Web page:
After the whirl-wind weekend road trip to Canada and back, I’ve decided to take things easy in North Carolina for a day or two. At this point in my trip, I have about two weeks left and six states to go. I still have time, however, to schedule a quick stop to make 12-year-old me very happy. Back then, I had simple tastes: sweets, toys, blended whiskies, but I also had a keen musical ear, one that was sated mainly by one artist:
To this day, popular culture is a minefield. A classic comes on the radio or in the bar – maybe “I Love Rock ‘n’ Roll”, or “Beat It”, and without fail I join in the chorus: “Eat it! Eat it! / Get yourself an egg and beat it. / Have some more chicken, have some more pie. / It doesn’t matter if it’s boiled or fried. / Just eat it! Eat it!”
I’ll always thank/never forgive Weird Al for that and, at long last, there was a chance to see him in Raleigh, NC. Being from the UK, his live shows were only the stuff of story (particularly pre-YouTube) in which people lucky enough to have seen him would detail the vast array of costumes he’d go through, the energy, the leg-splits. It’s been over a decade since then, I thought perhaps he’d be slowing down. Far from it:
The concert rampages over popular culture, from the modern classic:
To the modern… thing:
Completing the theme of the week, he was just as taken aback by Canada as I was:
He seduced the audience with his charm, his joviality, his rubbing of himself on members of the audience:
Now obviously, he’s got a rich catalogue of food and occasionally not-food related songs, and he was doing several from his latest album. All very good, but I confess, I’d never researched Weird Al concerts, I didn’t know whether to hope for some of my favourites or whether I’d be disappointed.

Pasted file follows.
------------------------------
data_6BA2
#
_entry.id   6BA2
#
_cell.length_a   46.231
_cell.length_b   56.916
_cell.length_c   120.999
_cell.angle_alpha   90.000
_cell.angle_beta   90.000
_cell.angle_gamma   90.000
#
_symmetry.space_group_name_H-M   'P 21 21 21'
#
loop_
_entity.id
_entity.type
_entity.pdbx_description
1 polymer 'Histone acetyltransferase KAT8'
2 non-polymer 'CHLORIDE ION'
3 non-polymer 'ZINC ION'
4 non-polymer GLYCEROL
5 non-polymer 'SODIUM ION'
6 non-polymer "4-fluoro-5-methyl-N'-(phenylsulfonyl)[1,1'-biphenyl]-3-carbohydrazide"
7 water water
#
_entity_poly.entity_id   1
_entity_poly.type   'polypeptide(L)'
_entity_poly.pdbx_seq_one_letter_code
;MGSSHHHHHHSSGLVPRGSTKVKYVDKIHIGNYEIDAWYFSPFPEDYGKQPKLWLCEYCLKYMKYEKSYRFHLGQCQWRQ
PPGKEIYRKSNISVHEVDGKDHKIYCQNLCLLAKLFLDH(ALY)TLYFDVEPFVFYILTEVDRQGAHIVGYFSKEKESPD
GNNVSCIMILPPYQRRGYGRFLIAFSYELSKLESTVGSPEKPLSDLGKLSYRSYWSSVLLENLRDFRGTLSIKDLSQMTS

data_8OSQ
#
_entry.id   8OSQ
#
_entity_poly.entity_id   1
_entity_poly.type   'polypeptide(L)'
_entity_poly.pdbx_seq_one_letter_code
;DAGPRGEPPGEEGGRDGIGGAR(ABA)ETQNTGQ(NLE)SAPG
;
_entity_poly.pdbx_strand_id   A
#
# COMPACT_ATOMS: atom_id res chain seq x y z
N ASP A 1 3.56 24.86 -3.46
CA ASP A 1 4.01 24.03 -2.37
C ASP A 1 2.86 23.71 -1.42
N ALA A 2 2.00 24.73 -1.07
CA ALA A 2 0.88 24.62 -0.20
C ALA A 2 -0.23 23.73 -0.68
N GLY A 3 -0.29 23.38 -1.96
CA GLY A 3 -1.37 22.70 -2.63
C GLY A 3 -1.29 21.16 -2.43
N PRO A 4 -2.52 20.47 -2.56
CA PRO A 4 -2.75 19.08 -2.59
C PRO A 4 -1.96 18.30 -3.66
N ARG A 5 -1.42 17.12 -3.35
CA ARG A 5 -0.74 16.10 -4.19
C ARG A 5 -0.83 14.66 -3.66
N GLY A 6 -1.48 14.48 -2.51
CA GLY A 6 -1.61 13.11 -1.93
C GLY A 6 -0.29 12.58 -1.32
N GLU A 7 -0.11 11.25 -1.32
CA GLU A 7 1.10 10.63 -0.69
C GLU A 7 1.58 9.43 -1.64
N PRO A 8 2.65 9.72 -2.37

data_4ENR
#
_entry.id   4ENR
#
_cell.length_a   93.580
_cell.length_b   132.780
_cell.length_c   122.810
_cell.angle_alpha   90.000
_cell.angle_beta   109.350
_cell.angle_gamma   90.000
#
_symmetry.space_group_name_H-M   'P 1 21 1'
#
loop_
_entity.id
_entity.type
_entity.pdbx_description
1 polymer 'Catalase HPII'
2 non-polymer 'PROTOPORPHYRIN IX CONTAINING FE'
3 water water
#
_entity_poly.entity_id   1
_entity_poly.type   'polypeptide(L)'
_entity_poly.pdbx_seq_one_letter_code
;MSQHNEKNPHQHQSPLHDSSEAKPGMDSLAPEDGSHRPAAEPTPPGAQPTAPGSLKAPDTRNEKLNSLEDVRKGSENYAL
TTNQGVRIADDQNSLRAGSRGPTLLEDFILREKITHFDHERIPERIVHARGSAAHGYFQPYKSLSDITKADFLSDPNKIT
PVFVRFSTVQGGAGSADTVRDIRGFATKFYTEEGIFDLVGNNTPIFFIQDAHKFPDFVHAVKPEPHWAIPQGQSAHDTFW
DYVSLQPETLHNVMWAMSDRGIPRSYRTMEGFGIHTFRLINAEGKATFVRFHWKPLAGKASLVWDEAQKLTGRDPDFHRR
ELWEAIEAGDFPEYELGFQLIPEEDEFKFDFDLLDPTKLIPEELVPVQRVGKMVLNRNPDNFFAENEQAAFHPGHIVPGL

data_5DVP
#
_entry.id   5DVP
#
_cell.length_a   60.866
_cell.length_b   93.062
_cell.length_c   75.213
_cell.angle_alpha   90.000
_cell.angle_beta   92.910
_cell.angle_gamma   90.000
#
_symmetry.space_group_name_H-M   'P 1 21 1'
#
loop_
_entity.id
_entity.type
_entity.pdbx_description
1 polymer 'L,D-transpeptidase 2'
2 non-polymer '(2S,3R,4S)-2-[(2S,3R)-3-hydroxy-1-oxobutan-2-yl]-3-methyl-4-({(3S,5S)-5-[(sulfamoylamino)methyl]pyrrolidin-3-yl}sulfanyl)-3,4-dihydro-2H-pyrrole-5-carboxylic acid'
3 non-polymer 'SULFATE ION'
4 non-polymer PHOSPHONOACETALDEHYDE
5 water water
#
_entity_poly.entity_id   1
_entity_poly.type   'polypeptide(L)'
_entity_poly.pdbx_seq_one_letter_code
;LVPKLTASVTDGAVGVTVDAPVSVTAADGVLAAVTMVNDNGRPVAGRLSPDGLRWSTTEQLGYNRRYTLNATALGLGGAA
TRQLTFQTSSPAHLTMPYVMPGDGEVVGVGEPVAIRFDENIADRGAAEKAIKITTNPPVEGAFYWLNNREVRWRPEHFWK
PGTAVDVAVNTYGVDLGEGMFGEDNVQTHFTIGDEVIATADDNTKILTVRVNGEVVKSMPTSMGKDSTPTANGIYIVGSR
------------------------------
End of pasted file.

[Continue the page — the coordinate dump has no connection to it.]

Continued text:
By the way:
Granted, as I grew up I no longer had my fingers on the pulse of whatever the hip people are listening to, so there was a moment or two of confusion:
And in particular, while doing the excellent White & Nerdy, Weird Al comes out on a Segway:
What a ribald teasing of geek culture, thinks I, unaware that, y’know, that was a thing:
This seems like a good time to point out that Weird Al’s band are only a few years older than him:
Apparently the key to youth is costume changes.
One of his songs that propelled him to a new generation of fans was in the build up and release of the cinematic wonder that is Star Wars Episode I. Weird Al hadn’t seen the film when he composed his parody, The Saga Begins, to the tune of American Pie. Instead, he trawled the spoiler websites, like Ain’t It Cool News (hey, remember Ain’t It Cool News?) and managed to get enough info to compose a perfectly accurate summary.
Oh, and Yoda.
Sad to think that after all the bloodshed, the only person who could really balance the force was an accordion player from California.
By the end of the evening I had relived my childhood and had wired into my head the incorrect lyrics for a whole new generation of pop culture, which is more than I could ever want. Soon I’ll be back on the road, heading through the Virginias and entering the final leg of my journey, comforted only by the knowledge that no matter where I go, a truck driver might have gone before.